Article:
Liberia: Ditching the Hoe for Modern Technology

United Nations Resident Coordinator to Liberia, Christine Umutoni (middle) flanked by a tractor operator (L) and one of the community beneficiaries.


…. UNDP, GOL empower farmers with modern farming equipment and tools to tackle food insecurity

An African woman with a hoe in hand is the default symbol of agriculture in  Africa, according to the late African academic and former Harvard Kennedy School professor, Calestous Juma. The deceased professor used that image to convey the drudgery-filled farming that workers, especially women on the continent, face.

The continent’s Women grow 70% of Africa’s food on smallholder farms, a task anchored by manual labor.

Now, with Africa’s population expected to double by 2050, the continent must ditch the hoe in favor of modern technology, which will complete the same tasks far more efficiently, Juma advised prior to his death. 

The UNDP seems to have heeded this advice and is doing exactly that. The UN development arm believes that transforming the Liberian agriculture sector from small-scale subsistence farms to mechanized, more commercially viable farms, is essential.

To realize this dream, UNDP, with support from the Liberian government, has donated equipment, basic farming tools and post-harvest processing machines to farmers in three of the 15 counties. The equipment aims to help enhance their labor capacity in making use of large-scale and a more mechanized approach to farming as compared to subsistence farming, which is more labor-intensive and time-consuming. The beneficiary counties include Bong, Rivercess, and Gbarpolu.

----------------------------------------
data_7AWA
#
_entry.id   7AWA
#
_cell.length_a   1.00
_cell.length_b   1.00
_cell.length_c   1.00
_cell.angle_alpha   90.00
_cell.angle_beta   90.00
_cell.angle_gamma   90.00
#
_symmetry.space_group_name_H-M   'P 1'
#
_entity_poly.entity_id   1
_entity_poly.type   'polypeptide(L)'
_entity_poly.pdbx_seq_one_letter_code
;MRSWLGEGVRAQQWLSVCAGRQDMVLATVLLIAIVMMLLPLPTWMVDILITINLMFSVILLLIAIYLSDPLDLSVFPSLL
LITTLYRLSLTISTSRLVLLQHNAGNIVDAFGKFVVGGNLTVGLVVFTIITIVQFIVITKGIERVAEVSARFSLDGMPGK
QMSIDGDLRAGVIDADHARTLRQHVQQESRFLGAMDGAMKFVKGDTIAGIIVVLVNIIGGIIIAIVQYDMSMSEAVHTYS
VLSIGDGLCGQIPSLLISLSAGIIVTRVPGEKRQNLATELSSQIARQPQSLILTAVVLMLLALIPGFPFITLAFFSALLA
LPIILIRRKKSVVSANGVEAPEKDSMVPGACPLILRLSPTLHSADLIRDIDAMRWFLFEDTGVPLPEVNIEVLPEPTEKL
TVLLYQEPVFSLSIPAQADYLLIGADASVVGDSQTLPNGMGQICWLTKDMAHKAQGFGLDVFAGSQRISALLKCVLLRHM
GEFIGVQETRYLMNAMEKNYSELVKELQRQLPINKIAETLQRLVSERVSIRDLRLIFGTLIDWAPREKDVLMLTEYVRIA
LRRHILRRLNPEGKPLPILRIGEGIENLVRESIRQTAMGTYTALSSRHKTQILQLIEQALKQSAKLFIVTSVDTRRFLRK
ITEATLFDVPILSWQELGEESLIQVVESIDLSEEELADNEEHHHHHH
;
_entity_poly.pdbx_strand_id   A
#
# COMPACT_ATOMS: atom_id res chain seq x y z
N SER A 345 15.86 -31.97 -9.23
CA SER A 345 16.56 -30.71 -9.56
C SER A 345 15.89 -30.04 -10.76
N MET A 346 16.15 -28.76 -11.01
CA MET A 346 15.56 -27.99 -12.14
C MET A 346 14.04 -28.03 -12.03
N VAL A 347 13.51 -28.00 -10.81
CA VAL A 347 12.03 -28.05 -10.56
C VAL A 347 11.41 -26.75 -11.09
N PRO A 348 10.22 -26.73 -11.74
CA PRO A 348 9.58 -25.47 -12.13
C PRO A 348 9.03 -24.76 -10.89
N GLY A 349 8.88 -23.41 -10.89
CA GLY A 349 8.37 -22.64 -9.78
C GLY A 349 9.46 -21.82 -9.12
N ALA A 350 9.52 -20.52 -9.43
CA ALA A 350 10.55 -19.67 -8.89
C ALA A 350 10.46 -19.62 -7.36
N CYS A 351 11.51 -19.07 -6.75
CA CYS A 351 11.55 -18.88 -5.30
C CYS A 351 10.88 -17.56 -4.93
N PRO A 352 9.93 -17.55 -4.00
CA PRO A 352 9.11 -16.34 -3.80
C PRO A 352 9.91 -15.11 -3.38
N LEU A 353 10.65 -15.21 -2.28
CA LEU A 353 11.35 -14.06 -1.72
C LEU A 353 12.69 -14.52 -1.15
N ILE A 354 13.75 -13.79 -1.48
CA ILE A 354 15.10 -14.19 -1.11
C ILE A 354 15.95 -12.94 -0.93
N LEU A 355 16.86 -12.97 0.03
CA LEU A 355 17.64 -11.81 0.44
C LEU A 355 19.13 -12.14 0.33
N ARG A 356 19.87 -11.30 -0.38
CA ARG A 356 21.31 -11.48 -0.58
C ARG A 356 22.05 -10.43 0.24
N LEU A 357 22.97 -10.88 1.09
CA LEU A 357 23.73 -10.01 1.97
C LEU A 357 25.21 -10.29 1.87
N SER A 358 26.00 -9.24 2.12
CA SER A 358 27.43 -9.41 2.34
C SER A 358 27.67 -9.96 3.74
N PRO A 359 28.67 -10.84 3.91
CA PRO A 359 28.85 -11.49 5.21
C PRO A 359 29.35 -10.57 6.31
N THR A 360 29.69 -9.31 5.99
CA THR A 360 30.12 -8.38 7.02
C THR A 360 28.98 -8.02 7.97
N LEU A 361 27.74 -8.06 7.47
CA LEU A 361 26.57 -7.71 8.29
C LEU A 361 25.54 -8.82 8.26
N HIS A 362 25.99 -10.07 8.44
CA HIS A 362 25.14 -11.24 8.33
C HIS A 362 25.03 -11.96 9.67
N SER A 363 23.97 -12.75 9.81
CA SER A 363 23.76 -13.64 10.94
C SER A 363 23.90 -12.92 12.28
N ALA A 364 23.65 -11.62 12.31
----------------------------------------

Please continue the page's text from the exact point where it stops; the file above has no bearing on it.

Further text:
The equipment include 14 tractors and trailer, over 18,000 pieces of assorted basic farming tools, including rice, cassava, sugar cane milling machines, thirty-four sets of post-harvest processing machines, and a rice thresher were also turned over to the beneficiary communities at a ceremony on Thursday, July 21.

“The tools and equipment, valued at over US$600,000, will add value and help expand the agricultural base of each of the communities, thereby addressing the ultimate challenge of food insecurity,” UNDP Liberia Resident Representative, Louis Kuukpen said at the event. “They will be distributed to identified cooperatives and individual farmers in beneficiary communities in the targeted counties.”

Kuukpen said his organization is committed to addressing the challenges of food insecurity, safe drinking water, affordable energy, faced by the rural poor, especially as this is part of the overarching principle of the SDGs of “leaving no one behind” and the Pro-poor Agenda for Prosperity and development.

The Liberian agricultural sector, like many other African countries, is still faced with huge challenges, key among these being low productivity due to lack of innovation. Many African farmers are still engaged in subsistence farming due to lack of access to modern farming equipment — a situation that is contributing to the acute food insecurity on the continent.

Currently, mechanization levels on farms across Africa are very low, with the number of tractors in sub-Saharan Africa ranging from 1.3 per square kilometer in Rwanda to 43 per square kilometer in South Africa, compared with 128 per square kilometer in India and 116 per square kilometer in Brazil.

According to the Food and Agriculture Organisation (FAO), a UN specialized agency that champions efforts to defeat hunger, Africa overall has less than two tractors per 1,000 hectares of cropland. There are 10 tractors per 1,000 hectares in South Asia and Latin America.